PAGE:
How to prepare for mortgage rates going up

Published  15 May 2024
   5 min read

If you’re worried about rising mortgage rates, you can’t pay your mortgage or you’re looking for a new deal, how can you prepare and what help is available?

Why are mortgage rates going up?

The Bank of England sets the base interest rate, which affects the interest rates that banks charge borrowers and pay savers. The Bank is also responsible for keeping inflation (price and cost rises) low, but in December 2021, it started increasing interest rates because inflation was rising. The interest rate rises that followed meant that mortgage rates for millions of people also increased.


What happens when mortgage rates go up?

When interest rates rise, whether your mortgage rate also rises depends on the type of mortgage you have. There are several different types of mortgage deal, but the main ones are:

  1. Fixed-rate mortgage. This type of mortgage charges a fixed rate of interest throughout the period of the deal (typically two, three or five years).  The interest rate and your monthly payments will not change during the fixed period. Most mortgage borrowers have a fixed-rate mortgage.

  2. Standard variable rate (SVR). This type of mortgage generally rises and falls when the Bank of England changes the base rate, but not necessarily by the same amount or at the same time. The standard variable rate is the one you will be on after you have come to the end of a deal, if you’ve not taken out a new one.  

  3. Tracker rate mortgage. This type of mortgage tracks the Bank of England base rate, so when the base rate rises and falls, the tracker mortgage rate will change by the same amount.

  4. Discount rate mortgage. Here the interest rate is a fixed percentage, for example, 0.5% or 1%, below the standard variable rate. When the Bank of England raises or reduces the base rate, your discount mortgage is also likely to rise or fall, but not necessarily by the same amount.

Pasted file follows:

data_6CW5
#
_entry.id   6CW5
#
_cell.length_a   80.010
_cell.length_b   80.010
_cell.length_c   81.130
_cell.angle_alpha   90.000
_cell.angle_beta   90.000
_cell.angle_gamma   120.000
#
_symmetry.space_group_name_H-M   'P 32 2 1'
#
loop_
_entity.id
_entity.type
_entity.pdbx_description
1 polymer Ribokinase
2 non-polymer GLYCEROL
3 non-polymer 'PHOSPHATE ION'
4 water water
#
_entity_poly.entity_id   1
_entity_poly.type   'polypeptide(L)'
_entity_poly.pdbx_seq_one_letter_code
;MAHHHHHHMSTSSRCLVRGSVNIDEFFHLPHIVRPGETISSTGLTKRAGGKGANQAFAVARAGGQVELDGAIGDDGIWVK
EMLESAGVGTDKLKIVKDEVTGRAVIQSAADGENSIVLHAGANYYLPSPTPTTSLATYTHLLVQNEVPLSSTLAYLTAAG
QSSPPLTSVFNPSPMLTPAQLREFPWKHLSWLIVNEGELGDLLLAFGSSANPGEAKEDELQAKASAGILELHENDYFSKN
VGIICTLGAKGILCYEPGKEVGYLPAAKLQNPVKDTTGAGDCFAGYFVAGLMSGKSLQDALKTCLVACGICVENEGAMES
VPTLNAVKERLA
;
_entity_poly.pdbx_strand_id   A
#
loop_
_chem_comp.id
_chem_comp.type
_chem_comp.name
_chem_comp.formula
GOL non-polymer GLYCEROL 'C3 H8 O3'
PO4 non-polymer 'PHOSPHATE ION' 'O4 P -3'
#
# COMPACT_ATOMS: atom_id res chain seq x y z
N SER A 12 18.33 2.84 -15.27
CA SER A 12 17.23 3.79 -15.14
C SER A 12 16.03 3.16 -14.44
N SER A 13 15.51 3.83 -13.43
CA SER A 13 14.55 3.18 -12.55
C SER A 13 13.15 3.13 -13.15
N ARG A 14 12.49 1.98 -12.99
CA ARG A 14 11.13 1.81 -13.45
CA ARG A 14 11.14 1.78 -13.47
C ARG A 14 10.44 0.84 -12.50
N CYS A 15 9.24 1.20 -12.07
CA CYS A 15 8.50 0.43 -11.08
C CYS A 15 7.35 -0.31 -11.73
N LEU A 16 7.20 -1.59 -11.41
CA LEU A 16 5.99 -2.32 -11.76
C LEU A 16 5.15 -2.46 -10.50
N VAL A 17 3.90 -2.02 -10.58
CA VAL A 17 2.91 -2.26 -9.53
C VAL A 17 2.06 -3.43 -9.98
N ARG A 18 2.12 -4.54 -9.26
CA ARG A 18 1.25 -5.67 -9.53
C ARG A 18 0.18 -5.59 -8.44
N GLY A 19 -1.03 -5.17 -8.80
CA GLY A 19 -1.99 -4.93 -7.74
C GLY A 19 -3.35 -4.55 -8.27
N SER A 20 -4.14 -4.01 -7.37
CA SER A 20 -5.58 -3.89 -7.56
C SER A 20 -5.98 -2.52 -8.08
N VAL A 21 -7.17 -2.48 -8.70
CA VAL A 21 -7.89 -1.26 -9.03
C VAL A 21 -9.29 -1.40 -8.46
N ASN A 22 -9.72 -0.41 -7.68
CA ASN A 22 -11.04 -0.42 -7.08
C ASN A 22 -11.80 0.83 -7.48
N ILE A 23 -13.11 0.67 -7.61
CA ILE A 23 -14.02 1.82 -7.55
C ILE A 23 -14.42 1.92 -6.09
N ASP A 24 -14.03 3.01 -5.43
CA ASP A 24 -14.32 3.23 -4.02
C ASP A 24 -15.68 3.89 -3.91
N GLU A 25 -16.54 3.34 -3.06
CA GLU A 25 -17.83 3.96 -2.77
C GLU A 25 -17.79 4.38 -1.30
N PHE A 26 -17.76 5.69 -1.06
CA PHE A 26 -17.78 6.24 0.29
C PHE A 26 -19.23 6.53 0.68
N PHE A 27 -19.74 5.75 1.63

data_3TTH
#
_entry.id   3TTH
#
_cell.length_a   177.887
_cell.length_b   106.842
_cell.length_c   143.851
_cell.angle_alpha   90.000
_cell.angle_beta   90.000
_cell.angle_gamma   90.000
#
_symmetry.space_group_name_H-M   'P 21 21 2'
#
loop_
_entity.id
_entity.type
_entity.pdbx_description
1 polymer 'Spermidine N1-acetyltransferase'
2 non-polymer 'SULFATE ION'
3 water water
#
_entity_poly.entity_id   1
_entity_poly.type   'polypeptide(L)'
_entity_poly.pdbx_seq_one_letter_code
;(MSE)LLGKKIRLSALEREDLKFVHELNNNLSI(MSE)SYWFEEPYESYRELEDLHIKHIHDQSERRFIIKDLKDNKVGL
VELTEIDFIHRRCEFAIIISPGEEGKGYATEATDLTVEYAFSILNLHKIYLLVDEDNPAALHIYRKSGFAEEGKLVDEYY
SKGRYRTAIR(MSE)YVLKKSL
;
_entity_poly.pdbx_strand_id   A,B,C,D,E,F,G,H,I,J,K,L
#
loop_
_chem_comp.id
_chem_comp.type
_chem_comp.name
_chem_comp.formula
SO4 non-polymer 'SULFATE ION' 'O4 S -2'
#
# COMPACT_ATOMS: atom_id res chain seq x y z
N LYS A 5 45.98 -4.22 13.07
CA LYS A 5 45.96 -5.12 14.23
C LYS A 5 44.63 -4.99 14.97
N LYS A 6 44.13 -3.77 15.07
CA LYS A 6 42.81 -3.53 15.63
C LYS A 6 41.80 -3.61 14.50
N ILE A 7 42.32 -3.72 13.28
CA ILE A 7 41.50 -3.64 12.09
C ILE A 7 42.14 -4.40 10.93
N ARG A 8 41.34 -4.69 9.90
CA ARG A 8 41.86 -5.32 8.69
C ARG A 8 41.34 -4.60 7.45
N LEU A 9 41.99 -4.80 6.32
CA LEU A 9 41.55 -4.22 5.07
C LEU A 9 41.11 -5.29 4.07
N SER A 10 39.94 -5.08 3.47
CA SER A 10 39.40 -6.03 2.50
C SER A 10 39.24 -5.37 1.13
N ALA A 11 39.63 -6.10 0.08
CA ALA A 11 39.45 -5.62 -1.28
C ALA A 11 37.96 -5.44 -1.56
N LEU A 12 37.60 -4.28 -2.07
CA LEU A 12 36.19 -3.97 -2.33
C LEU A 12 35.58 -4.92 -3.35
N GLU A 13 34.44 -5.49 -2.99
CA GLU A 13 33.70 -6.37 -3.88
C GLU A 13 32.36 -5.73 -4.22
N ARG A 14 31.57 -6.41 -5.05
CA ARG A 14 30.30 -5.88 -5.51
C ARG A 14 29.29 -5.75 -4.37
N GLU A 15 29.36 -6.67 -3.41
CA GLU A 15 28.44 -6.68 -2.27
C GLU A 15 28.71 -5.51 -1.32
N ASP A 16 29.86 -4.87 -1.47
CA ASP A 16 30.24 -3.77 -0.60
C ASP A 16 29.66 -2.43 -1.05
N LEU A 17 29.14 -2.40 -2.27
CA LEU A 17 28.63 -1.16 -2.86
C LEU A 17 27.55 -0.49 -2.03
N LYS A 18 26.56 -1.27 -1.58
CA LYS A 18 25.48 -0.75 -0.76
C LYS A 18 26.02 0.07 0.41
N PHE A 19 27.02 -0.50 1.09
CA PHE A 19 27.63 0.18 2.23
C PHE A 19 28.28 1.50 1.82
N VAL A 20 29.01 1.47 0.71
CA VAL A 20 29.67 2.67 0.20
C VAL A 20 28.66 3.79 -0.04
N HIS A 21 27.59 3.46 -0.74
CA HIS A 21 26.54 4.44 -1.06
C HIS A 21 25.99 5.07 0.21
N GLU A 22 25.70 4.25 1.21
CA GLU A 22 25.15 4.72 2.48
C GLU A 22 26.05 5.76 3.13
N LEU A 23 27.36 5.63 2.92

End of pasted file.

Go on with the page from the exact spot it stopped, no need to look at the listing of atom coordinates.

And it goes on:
Tips for managing a mortgage interest rate rise

If you are on a variable rate, your mortgage interest rate may have been rising as the Bank of England increased rates in 2022 and 2023. That means you may be paying a lot more than you were previously. Or your fixed rate deal might have come to an end and the increase in your mortgage interest rate could be very steep. Some borrowers took out fixed rate mortgages  charging interest below two per cent, and face sharply higher payments when they come to get a new deal.

Whatever your situation, there are several steps to consider:

  • Getting a new mortgage deal. One of the big decisions is whether to opt for a fixed rate mortgage deal or to take out a variable rate mortgage (such as a tracker or discount rate). There are pros and cons to taking out a fixed rate mortgage compared to a variable rate one. Fixed rate mortgages may be worth considering if you want certainty about how much your monthly mortgage payments will be. However, they may be less flexible especially if, for example, you’re considering moving within the fixed rate term. Variable rate mortgages (including tracker and standard variable rates) are more flexible, but don’t offer you certainty about how much your monthly mortgage payments will be.